This was my fifth and NosyNeighbour’s fourth time participating. Because of logistical problems last year, the organizers created a lottery system. Some online forums criticized this as a cash grab because you had to pay $6 whether you got a spot or not.  I didn’t have an issue with it. It’s a huge event and I’m sure Bike New York needs the revenue. The other big change was three waves at the start line. We’d drawn the early one.

Have I mentioned we’re cheap?  Not only did we pack a lunch for the drive down, we also brought food for breakfasts. My homemade  oatmeal maple muffins and some fruit and juice were our morning fuel. We also had latte from the machine in the lobby.  We put on our cycling gear and brought the folding bikes down to the lobby. We unfolded on the street, as cyclists passed along Albany being directed to the start line. I used tie wraps to put on our little boots to our pannier racks. These, along with the small teddybear cats on our helmets signified Team Wellington (named after our cat who was left home alone).

We got to the start line and barely had time to get the cycling pants off (it was warmer than expected). At 7:40 the crowd was moving again. We could see the keeners in the red bibs waiting at that start line behind us. I don’t think we stood for longer than five minutes before the flames were shooting up at the official start line. The ride down to Central Park was smooth sailing with lots of space between cyclists.

Central Park had a few bottlenecks around accidents, and it was a bit slow going over the bridges, but nothing like the last time. I’m not sure what  the later waves endured. We stopped at Astoria, where I realized that NosyNeighbour had lost his Wellington en route. We also met a few other teams, some with blow up fishes attached to their helmets, and saw a cowboy team too. After  eating a banana and energy bar, we topped up our water bottles and continued on.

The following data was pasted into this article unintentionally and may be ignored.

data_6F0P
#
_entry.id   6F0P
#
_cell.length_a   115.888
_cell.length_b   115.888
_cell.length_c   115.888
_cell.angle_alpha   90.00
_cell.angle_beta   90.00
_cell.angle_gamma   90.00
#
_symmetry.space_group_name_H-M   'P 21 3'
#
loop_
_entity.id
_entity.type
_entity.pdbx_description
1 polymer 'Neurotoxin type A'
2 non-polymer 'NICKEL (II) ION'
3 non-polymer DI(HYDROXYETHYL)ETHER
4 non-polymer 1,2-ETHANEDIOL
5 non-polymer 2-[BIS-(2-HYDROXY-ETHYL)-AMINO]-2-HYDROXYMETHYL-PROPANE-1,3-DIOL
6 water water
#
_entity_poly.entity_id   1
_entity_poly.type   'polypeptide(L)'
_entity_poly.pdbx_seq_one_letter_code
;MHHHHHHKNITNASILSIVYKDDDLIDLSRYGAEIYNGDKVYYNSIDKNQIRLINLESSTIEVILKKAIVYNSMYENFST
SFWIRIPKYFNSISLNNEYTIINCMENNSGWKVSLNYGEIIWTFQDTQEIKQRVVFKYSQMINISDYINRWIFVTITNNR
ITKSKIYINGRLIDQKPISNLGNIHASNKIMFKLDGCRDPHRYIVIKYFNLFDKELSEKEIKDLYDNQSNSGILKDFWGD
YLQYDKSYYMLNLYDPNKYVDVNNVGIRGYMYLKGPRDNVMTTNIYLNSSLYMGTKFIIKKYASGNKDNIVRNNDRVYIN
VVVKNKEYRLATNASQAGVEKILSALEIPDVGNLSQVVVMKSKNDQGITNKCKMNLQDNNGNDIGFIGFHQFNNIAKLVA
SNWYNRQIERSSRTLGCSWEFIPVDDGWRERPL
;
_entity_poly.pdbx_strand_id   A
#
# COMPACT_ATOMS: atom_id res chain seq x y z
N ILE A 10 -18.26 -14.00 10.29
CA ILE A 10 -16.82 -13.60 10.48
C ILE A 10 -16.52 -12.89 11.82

The route had changed this year and didn’t follow the water to the Verrazano Bridge. This meant that the last rest stop in Brooklyn was about 12 miles from Staten Island. We decided to stop there since we were still making good time. I’m glad we did because it gave us a magnificent view of the Manhattan skyline, a chance to load up on snacks and to meet more cyclists. One group saw my boot and said they’d seen a matching one way back before Central Park. It really is a small world. We saw lots of folding bikes at this stop too: Bike Friday pocket rockets (I still want one!) , Bromptons and Dahons.

Because we were making such good time along the tour, our plan was to skip through the festival on Staten Island. But then I decided that I wanted to grab some of the free snack food for the drive home. So our loot bag included some granola bars, drinks, a face fan energy bars. Then I remembered that I wanted to have a photo with the Verrazano Bridge in the background. Our last tour was too rainy for any pics so we headed over to the field where we’d taken a photo before.

This year TD Bank had two stages set up for free photos. Yes, that’s right – free photos. They did come with the TD Bank Five Boro logo stamped on them, but they were still free. You could get on the stage as a team or as an individual. Because we were Team Wellington, we got up together. The guy behind us was egging on NosyNeighbour to hold his bike high above his head. He now had a pannier bag stuffed full of clothes, food and other swag and it was quite heavy. When it was our turn, the photographer told us to lift the bikes above our heads. It takes 10 seconds for the photo to be sent to the printer. He took four photos. So that’s 40 seconds, plus the 10 seconds he made us wait before he took the first one. He told NosyNeighbour he took extra because he was trying to make NosyNeighbour really work it.

After the festival, cyclists continue for another two miles to reach the ferry terminal. As the road approaches the water again, a beautiful view of the Manhattan skyline appears. We decided to stop for a photo op, but in my stunned amazement of the view, I completely forgot to unclip my left shoe. Over I went, with my bike now stopping me from unclipping. Cyclists were going by, some looking at the view. Apart from a scrape, I was unscathed. Okay, maybe my pride was injured. After exchanging the favour of taking photos in front of the skyline, we remounted our bikes and continued on.

The free ride back on the Staten Island Ferry is reserved only for cyclists. We were herded into the bowels where cars normally park. For some reason a coast guard boat followed us the whole way, with its machine gun manned the entire time. I got some amazing pics on the route back. We were back at the hotel by just after 1 p.m. with lots of time to continue to explore the Big Apple.

Note to self: wear sunscreen when doing the tour. I now have red arms from the bottom of my cycling jersey sleeve to the top of my gloves.

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